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Cammy Beans Learning Visions: Learning Styles as Fortune Telling

Learning Visions

Cammy Beans Learning Visions Musings on eLearning, instructional design and other training stuff. Monday, May 21, 2007 Learning Styles as Fortune Telling My research into understanding the role of learning styles in e-Learning continues. As a practical person, I tend to avoid theory. But in my quest for an informal M.Ed, Ive got to get into theory a bit, right? Reliability of learning styles test is generally pretty low.

Cammy Beans Learning Visions: Humble Learning Moment

Learning Visions

Cammy Beans Learning Visions Musings on eLearning, instructional design and other training stuff. Saturday, May 05, 2007 Humble Learning Moment File this one under the challenging of outdated theories and assumptions. Ive been reading e-Learning and the Science of Instruction (2003) by Ruth Clark and Richard Mayer. Id say this is a must-read for learning/experience/ instructional designers, or whatever you may call yourself. Getting an Informal M.Ed

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Dust-up at Training Zone

Jay Cross

Jay Cross, the man who coined the term ‘elearning’, believes the web is revolutionising the way we learn. Not through the kind of elearning of the 1990s but via the explosion of online communities which effectively democratise the way we learn. Cross believes the era of traditional course-led training is coming to an end and that informal, social learning is the way forward. Mike Levy interviews the guru of new learning approaches.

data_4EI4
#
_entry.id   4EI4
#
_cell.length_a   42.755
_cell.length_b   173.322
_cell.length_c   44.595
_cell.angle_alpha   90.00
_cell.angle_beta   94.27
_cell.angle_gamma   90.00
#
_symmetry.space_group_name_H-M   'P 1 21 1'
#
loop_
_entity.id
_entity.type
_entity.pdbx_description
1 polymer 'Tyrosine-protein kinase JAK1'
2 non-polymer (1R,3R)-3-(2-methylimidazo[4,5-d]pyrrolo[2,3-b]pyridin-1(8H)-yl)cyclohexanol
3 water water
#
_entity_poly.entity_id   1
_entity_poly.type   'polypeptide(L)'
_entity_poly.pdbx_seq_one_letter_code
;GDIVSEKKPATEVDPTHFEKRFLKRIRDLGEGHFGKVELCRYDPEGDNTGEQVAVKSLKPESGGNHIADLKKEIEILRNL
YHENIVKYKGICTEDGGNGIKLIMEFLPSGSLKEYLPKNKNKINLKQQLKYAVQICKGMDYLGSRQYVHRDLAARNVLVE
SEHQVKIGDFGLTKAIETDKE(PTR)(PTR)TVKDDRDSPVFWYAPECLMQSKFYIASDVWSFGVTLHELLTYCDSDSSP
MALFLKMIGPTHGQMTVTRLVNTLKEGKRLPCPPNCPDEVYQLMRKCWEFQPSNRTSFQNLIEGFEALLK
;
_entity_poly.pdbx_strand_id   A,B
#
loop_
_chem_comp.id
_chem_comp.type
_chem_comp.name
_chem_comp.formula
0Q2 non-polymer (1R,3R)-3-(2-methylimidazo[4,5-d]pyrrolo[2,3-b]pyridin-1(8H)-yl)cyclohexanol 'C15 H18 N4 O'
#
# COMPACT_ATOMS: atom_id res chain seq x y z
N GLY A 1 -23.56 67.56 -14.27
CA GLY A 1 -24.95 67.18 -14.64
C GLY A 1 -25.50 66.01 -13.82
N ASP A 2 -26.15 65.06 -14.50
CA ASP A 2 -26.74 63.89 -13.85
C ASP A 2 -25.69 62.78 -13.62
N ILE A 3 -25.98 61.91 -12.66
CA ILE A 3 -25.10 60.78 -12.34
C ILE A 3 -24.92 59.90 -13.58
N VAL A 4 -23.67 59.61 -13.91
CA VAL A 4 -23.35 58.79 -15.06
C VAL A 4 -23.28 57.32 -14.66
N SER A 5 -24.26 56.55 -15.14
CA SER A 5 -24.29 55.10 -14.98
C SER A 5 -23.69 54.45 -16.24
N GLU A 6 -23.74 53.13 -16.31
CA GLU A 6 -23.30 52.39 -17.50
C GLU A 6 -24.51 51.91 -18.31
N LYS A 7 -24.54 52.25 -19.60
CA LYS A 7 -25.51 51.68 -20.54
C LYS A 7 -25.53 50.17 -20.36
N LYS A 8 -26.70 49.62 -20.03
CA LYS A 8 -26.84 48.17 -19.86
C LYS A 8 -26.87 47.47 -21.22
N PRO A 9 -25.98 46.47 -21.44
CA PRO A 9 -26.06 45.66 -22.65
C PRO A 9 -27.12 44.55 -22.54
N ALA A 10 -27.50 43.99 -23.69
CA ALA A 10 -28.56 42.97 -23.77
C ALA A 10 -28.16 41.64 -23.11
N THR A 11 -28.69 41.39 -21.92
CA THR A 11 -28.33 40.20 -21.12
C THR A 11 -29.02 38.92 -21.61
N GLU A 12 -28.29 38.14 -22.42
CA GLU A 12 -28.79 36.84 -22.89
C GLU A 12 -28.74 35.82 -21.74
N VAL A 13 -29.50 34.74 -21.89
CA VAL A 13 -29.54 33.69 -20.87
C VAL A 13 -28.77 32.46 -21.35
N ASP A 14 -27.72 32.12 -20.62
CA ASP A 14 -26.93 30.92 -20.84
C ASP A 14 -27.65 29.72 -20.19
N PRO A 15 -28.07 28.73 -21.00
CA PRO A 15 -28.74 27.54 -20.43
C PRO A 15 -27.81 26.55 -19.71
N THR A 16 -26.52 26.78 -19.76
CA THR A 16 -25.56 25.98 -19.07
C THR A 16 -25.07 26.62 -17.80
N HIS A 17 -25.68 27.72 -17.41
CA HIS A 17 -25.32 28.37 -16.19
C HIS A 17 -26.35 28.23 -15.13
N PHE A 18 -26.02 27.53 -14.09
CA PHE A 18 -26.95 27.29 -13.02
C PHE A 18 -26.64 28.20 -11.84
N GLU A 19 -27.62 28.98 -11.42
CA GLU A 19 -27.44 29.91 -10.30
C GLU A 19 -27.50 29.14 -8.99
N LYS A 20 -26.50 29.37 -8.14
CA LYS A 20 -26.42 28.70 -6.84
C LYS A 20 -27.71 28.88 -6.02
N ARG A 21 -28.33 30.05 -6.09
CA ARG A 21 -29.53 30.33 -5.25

Cammy Beans Learning Visions: Learning from Observation

Learning Visions

Cammy Beans Learning Visions Musings on eLearning, instructional design and other training stuff. Wednesday, March 14, 2007 Learning from Observation This post, from the Eide Neurolearning Blog got me thinking about motivation in e-learning. A study is cited in which researchers looked at brain activity while subjects learned how to build a structure with Tinker Toys. The brain does indeed pay attention. Bob Mosher: Performance Support and Learning at th.

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Cammy Beans Learning Visions: The Science of Learning

Learning Visions

Cammy Beans Learning Visions Musings on eLearning, instructional design and other training stuff. Friday, February 23, 2007 The Science of Learning This is the kind of science I like. Information framed in practical terms, rather than theory. I especially like the part about "avoiding grand theories of learning." This one Ill have to read a few times in order to allow my little brain to understand it. Art History e-Learning Nuggets Enough Web 2.0,

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Cammy Beans Learning Visions: Thank You Stephen Downes

Learning Visions

Cammy Beans Learning Visions Musings on eLearning, instructional design and other training stuff. Sometimes I read something and it clinks around in my brain for awhile and wont let go. Downes adds a postscript (taken from a comment he made on Wesley Fryers post on WalMart -- also an excellent read): Learning isnt about being productive or being able to compete in todays world or even being entrepreneurial. Bob Mosher: Performance Support and Learning at th.

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Cammy Beans Learning Visions: Conversations do matter

Learning Visions